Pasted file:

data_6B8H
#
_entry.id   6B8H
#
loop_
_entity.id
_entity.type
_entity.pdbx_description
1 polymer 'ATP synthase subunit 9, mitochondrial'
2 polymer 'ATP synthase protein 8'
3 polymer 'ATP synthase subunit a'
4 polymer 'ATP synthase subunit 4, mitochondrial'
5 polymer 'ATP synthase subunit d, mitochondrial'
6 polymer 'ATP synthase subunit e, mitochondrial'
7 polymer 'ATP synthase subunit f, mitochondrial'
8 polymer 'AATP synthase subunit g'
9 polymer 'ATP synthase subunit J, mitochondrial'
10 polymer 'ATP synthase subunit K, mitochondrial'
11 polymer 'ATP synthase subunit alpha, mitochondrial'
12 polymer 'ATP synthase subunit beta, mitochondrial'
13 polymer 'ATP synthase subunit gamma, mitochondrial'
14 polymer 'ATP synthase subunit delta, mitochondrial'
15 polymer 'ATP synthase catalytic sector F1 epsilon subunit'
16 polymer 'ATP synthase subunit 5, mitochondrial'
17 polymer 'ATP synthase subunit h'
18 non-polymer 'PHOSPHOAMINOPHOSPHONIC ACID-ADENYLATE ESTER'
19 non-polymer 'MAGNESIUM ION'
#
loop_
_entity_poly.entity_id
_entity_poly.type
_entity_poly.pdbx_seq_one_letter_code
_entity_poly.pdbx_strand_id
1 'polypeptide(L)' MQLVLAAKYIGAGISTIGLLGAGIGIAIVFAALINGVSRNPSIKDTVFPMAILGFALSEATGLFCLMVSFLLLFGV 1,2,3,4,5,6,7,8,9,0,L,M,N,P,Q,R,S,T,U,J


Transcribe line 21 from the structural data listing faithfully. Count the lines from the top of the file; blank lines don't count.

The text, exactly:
13 polymer 'ATP synthase subunit gamma, mitochondrial'